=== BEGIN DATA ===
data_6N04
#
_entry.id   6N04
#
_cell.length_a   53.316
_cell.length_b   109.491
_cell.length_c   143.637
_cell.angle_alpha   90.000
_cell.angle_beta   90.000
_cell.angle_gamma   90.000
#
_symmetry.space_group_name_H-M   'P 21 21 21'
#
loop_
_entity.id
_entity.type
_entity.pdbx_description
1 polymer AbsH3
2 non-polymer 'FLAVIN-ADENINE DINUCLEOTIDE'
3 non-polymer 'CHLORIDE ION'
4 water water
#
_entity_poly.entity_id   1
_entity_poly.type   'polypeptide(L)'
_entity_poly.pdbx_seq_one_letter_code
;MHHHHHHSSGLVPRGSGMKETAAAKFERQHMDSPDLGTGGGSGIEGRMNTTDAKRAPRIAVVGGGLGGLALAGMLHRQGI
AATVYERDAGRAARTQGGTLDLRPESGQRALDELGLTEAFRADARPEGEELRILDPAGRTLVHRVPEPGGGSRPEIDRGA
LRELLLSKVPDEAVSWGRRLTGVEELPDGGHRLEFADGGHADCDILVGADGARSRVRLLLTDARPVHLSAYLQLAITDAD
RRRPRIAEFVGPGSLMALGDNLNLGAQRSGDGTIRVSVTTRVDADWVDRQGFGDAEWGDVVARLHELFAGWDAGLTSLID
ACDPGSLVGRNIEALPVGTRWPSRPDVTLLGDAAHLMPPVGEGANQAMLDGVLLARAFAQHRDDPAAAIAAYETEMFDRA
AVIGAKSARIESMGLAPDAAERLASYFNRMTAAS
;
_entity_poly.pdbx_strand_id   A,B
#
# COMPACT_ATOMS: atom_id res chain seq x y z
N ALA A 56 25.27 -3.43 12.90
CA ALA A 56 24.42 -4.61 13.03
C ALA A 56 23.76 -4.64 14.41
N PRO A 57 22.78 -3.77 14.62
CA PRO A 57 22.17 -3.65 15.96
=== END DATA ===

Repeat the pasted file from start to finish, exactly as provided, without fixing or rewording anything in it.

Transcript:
data_6N04
#
_entry.id   6N04
#
_cell.length_a   53.316
_cell.length_b   109.491
_cell.length_c   143.637
_cell.angle_alpha   90.000
_cell.angle_beta   90.000
_cell.angle_gamma   90.000
#
_symmetry.space_group_name_H-M   'P 21 21 21'
#
loop_
_entity.id
_entity.type
_entity.pdbx_description
1 polymer AbsH3
2 non-polymer 'FLAVIN-ADENINE DINUCLEOTIDE'
3 non-polymer 'CHLORIDE ION'
4 water water
#
_entity_poly.entity_id   1
_entity_poly.type   'polypeptide(L)'
_entity_poly.pdbx_seq_one_letter_code
;MHHHHHHSSGLVPRGSGMKETAAAKFERQHMDSPDLGTGGGSGIEGRMNTTDAKRAPRIAVVGGGLGGLALAGMLHRQGI
AATVYERDAGRAARTQGGTLDLRPESGQRALDELGLTEAFRADARPEGEELRILDPAGRTLVHRVPEPGGGSRPEIDRGA
LRELLLSKVPDEAVSWGRRLTGVEELPDGGHRLEFADGGHADCDILVGADGARSRVRLLLTDARPVHLSAYLQLAITDAD
RRRPRIAEFVGPGSLMALGDNLNLGAQRSGDGTIRVSVTTRVDADWVDRQGFGDAEWGDVVARLHELFAGWDAGLTSLID
ACDPGSLVGRNIEALPVGTRWPSRPDVTLLGDAAHLMPPVGEGANQAMLDGVLLARAFAQHRDDPAAAIAAYETEMFDRA
AVIGAKSARIESMGLAPDAAERLASYFNRMTAAS
;
_entity_poly.pdbx_strand_id   A,B
#
# COMPACT_ATOMS: atom_id res chain seq x y z
N ALA A 56 25.27 -3.43 12.90
CA ALA A 56 24.42 -4.61 13.03
C ALA A 56 23.76 -4.64 14.41
N PRO A 57 22.78 -3.77 14.62
CA PRO A 57 22.17 -3.65 15.96